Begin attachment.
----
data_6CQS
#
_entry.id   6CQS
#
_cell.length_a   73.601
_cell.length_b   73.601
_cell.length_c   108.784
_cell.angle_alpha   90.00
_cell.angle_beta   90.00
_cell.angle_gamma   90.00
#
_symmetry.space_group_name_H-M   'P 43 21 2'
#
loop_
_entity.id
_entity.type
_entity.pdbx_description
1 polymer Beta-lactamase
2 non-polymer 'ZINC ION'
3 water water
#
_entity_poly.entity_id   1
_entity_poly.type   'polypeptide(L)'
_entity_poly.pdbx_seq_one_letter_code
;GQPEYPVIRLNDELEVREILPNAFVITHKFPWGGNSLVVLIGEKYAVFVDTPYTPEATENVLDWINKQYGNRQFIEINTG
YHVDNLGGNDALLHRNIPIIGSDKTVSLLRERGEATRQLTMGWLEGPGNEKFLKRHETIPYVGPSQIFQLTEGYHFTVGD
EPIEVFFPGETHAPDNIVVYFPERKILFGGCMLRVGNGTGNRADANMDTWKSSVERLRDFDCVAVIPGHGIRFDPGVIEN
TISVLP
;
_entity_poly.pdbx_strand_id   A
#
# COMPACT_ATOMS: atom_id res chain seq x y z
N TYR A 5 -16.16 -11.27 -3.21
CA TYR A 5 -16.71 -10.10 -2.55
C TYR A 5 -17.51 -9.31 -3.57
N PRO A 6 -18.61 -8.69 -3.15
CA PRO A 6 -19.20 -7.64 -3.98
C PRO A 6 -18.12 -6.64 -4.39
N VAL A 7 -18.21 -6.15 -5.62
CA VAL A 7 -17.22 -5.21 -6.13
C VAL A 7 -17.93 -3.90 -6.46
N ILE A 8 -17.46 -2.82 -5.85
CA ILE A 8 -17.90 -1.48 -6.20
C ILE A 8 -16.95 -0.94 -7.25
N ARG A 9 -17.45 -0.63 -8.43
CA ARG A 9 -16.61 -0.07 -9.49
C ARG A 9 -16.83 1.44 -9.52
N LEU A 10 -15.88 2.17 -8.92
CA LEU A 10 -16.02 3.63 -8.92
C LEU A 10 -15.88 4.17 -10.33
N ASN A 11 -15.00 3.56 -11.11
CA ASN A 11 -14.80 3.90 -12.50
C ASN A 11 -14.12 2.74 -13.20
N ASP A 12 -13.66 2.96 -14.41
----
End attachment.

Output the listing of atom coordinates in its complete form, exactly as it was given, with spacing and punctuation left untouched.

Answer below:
data_6CQS
#
_entry.id   6CQS
#
_cell.length_a   73.601
_cell.length_b   73.601
_cell.length_c   108.784
_cell.angle_alpha   90.00
_cell.angle_beta   90.00
_cell.angle_gamma   90.00
#
_symmetry.space_group_name_H-M   'P 43 21 2'
#
loop_
_entity.id
_entity.type
_entity.pdbx_description
1 polymer Beta-lactamase
2 non-polymer 'ZINC ION'
3 water water
#
_entity_poly.entity_id   1
_entity_poly.type   'polypeptide(L)'
_entity_poly.pdbx_seq_one_letter_code
;GQPEYPVIRLNDELEVREILPNAFVITHKFPWGGNSLVVLIGEKYAVFVDTPYTPEATENVLDWINKQYGNRQFIEINTG
YHVDNLGGNDALLHRNIPIIGSDKTVSLLRERGEATRQLTMGWLEGPGNEKFLKRHETIPYVGPSQIFQLTEGYHFTVGD
EPIEVFFPGETHAPDNIVVYFPERKILFGGCMLRVGNGTGNRADANMDTWKSSVERLRDFDCVAVIPGHGIRFDPGVIEN
TISVLP
;
_entity_poly.pdbx_strand_id   A
#
# COMPACT_ATOMS: atom_id res chain seq x y z
N TYR A 5 -16.16 -11.27 -3.21
CA TYR A 5 -16.71 -10.10 -2.55
C TYR A 5 -17.51 -9.31 -3.57
N PRO A 6 -18.61 -8.69 -3.15
CA PRO A 6 -19.20 -7.64 -3.98
C PRO A 6 -18.12 -6.64 -4.39
N VAL A 7 -18.21 -6.15 -5.62
CA VAL A 7 -17.22 -5.21 -6.13
C VAL A 7 -17.93 -3.90 -6.46
N ILE A 8 -17.46 -2.82 -5.85
CA ILE A 8 -17.90 -1.48 -6.20
C ILE A 8 -16.95 -0.94 -7.25
N ARG A 9 -17.45 -0.63 -8.43
CA ARG A 9 -16.61 -0.07 -9.49
C ARG A 9 -16.83 1.44 -9.52
N LEU A 10 -15.88 2.17 -8.92
CA LEU A 10 -16.02 3.63 -8.92
C LEU A 10 -15.88 4.17 -10.33
N ASN A 11 -15.00 3.56 -11.11
CA ASN A 11 -14.80 3.90 -12.50
C ASN A 11 -14.12 2.74 -13.20
N ASP A 12 -13.66 2.96 -14.41